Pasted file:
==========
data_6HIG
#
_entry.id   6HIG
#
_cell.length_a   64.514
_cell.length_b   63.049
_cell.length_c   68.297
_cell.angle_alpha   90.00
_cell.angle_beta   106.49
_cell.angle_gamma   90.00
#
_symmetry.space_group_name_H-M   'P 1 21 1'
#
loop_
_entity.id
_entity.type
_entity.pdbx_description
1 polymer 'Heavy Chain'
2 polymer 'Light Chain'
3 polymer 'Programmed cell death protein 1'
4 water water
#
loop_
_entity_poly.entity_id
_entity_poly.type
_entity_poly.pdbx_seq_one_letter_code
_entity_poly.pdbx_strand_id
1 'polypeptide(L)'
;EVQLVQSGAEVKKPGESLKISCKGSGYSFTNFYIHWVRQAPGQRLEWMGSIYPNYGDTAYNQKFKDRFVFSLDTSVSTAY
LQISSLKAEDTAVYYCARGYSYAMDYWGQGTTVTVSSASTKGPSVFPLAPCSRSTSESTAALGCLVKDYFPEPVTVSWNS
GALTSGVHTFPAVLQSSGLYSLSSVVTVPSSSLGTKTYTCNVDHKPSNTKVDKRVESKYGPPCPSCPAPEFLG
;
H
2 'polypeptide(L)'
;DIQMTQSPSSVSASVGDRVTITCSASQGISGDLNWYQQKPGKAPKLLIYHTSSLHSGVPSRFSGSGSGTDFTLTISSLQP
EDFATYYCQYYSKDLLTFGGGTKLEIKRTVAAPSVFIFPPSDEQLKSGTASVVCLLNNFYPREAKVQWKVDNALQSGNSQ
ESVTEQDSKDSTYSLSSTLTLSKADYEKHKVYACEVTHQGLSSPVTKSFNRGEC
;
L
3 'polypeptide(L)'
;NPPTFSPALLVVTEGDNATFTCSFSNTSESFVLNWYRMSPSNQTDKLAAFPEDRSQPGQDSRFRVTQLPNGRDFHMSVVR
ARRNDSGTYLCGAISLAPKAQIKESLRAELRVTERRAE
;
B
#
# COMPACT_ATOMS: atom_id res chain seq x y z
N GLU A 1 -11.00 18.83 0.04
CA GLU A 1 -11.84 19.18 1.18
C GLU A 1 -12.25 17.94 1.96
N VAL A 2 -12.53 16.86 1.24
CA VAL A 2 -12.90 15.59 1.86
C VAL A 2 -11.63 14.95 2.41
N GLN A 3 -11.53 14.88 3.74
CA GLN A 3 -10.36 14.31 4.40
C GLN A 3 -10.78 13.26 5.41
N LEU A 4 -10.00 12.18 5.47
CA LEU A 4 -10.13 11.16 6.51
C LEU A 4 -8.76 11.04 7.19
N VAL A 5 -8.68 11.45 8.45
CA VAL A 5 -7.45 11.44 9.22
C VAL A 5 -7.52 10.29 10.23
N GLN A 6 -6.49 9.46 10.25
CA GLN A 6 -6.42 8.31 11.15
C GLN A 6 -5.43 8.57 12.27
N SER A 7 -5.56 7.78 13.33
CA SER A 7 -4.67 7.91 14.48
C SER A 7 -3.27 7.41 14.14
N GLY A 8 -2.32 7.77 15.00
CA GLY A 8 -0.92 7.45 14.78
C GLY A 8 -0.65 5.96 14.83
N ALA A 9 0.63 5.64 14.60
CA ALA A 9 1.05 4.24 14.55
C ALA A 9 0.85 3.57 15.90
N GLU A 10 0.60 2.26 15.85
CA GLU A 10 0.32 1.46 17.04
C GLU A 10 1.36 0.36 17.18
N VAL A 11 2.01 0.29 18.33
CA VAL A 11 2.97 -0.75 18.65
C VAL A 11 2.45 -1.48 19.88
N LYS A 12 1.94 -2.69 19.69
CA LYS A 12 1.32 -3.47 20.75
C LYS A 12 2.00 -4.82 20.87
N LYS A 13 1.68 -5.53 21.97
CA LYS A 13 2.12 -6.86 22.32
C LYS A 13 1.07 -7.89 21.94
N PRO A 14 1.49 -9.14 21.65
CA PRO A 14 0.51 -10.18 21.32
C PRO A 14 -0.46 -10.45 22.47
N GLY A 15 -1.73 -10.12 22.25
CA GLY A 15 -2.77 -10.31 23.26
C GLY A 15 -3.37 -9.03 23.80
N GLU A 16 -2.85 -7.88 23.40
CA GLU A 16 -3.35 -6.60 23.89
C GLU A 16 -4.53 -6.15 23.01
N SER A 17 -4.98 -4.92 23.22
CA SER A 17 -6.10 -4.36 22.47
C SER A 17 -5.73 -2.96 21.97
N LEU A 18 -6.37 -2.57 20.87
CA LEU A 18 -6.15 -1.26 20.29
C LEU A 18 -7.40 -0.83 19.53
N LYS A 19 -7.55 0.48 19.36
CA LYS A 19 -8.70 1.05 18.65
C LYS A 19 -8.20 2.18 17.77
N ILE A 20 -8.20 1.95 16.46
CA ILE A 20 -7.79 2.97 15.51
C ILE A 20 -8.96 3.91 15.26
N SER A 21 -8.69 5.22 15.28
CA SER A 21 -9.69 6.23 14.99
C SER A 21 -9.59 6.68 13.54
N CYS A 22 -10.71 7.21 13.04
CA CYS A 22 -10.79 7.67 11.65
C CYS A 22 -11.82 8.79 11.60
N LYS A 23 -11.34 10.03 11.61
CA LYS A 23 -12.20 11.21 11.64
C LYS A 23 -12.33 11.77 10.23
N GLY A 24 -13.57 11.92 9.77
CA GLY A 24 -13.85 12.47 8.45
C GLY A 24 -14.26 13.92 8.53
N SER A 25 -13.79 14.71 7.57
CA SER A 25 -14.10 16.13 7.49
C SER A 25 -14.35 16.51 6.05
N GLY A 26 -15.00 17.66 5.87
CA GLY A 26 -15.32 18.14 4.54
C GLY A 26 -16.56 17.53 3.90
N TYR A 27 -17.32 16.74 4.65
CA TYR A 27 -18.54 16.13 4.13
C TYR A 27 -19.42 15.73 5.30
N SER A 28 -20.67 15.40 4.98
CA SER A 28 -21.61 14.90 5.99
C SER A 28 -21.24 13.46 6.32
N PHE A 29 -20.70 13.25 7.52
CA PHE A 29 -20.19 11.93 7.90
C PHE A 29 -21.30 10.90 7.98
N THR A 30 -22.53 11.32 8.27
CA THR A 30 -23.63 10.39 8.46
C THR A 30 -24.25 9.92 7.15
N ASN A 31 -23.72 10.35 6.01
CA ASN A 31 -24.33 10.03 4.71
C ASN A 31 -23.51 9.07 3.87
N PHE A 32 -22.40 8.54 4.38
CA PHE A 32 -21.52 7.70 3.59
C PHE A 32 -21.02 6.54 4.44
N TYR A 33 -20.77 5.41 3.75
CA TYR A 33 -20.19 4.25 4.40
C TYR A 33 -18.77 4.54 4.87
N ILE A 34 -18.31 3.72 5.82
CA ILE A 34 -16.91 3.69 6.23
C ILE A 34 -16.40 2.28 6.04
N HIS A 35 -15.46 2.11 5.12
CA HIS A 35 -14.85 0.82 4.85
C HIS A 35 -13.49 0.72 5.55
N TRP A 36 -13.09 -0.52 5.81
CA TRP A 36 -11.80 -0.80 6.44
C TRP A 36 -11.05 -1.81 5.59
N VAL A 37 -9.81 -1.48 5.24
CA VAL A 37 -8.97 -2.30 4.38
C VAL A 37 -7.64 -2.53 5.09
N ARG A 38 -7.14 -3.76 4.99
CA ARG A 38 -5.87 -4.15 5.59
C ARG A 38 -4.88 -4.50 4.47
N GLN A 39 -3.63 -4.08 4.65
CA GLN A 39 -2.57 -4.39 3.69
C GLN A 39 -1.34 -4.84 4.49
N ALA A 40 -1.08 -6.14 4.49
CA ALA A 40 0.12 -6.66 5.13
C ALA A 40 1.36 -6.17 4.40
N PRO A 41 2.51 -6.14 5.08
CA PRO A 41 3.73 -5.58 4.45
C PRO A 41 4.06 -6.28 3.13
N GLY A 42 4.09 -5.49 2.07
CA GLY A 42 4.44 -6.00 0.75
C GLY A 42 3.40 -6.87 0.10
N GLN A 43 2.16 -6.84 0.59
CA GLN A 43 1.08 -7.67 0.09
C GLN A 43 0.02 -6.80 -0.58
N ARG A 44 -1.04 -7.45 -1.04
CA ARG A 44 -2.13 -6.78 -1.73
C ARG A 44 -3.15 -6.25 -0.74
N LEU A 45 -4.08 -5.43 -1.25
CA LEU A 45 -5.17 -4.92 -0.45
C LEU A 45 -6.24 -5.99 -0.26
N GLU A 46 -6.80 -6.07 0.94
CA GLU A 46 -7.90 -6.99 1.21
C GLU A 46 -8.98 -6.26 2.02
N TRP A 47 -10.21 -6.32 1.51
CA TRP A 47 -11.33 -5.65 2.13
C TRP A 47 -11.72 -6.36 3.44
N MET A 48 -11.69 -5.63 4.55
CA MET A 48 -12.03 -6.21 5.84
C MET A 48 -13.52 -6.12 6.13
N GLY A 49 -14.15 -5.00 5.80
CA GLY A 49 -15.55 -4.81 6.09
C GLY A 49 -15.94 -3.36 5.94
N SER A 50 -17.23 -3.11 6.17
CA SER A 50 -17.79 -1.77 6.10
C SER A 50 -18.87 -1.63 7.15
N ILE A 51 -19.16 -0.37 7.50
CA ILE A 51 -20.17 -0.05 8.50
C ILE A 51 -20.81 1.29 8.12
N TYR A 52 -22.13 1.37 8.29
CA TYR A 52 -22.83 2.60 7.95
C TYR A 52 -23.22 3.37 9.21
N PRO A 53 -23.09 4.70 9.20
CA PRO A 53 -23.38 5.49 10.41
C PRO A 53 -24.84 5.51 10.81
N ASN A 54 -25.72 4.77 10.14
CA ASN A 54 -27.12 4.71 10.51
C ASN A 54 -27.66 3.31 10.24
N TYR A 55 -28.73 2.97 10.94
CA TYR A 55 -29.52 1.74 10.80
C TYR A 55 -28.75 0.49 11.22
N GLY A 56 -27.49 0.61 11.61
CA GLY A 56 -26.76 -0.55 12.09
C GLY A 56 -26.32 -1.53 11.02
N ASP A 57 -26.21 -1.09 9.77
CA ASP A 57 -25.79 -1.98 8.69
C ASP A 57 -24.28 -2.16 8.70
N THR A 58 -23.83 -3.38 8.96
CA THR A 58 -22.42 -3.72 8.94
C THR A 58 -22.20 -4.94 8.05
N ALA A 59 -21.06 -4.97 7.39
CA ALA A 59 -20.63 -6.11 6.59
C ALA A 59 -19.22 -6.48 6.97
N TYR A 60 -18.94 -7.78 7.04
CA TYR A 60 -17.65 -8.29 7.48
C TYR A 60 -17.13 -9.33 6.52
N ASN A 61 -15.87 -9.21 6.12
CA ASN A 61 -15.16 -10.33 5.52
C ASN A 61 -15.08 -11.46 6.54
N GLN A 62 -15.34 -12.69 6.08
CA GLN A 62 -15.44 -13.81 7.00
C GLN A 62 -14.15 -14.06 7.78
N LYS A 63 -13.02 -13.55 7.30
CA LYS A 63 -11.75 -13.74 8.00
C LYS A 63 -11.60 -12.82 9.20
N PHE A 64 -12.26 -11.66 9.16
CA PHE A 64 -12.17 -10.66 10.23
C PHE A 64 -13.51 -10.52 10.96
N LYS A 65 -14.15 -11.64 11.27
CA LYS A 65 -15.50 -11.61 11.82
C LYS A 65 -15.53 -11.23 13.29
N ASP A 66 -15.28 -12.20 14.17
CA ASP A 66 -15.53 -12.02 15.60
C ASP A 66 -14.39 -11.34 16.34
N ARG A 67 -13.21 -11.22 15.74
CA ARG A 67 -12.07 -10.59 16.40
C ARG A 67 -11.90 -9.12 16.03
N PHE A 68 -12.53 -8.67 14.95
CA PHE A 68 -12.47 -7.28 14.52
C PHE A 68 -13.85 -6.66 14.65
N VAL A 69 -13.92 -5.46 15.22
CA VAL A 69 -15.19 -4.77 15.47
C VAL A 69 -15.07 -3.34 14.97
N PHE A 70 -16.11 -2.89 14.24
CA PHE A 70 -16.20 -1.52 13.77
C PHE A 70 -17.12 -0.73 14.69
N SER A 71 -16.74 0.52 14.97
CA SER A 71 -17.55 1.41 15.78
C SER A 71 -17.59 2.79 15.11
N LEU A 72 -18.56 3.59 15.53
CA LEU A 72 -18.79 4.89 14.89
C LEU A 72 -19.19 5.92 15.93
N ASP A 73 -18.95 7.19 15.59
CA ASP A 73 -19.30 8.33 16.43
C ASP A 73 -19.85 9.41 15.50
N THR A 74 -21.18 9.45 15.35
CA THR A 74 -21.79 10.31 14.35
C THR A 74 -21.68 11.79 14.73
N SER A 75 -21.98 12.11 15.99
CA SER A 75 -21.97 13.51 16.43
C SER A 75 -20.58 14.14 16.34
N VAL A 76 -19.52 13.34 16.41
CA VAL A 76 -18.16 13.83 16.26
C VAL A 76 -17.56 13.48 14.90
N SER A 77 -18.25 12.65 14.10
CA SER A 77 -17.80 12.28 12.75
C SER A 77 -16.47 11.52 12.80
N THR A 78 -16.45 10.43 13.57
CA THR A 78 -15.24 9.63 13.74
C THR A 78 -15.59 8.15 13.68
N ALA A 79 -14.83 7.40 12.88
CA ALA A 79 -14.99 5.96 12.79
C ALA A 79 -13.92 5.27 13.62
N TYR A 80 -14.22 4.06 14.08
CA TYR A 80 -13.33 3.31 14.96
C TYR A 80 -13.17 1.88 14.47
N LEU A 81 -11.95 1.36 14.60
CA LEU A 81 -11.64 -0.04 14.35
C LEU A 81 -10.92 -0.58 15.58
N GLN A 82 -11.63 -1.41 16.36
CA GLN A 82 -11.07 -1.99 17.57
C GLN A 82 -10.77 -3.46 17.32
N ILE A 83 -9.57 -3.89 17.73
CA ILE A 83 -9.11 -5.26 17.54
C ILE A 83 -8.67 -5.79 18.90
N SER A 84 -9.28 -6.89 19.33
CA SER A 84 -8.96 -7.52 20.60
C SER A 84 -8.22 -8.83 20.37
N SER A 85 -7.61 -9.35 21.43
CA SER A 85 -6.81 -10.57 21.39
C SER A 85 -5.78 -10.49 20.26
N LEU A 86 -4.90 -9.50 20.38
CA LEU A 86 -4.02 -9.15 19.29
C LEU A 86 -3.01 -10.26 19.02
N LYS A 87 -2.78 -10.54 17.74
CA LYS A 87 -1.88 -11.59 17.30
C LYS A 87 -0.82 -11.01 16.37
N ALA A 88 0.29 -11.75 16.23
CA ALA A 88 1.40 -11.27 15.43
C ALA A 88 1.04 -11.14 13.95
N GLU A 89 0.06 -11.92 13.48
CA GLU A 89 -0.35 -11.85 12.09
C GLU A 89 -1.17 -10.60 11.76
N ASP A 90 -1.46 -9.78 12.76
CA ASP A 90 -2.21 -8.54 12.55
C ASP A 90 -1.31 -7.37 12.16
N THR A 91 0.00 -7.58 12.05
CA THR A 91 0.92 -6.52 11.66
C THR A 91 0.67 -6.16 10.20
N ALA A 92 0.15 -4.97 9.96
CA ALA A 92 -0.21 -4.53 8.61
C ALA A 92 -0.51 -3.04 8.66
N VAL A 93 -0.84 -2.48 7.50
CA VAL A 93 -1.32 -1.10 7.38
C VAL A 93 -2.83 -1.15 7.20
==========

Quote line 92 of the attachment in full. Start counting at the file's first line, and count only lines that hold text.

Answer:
N GLU A 16 -2.85 -7.88 23.40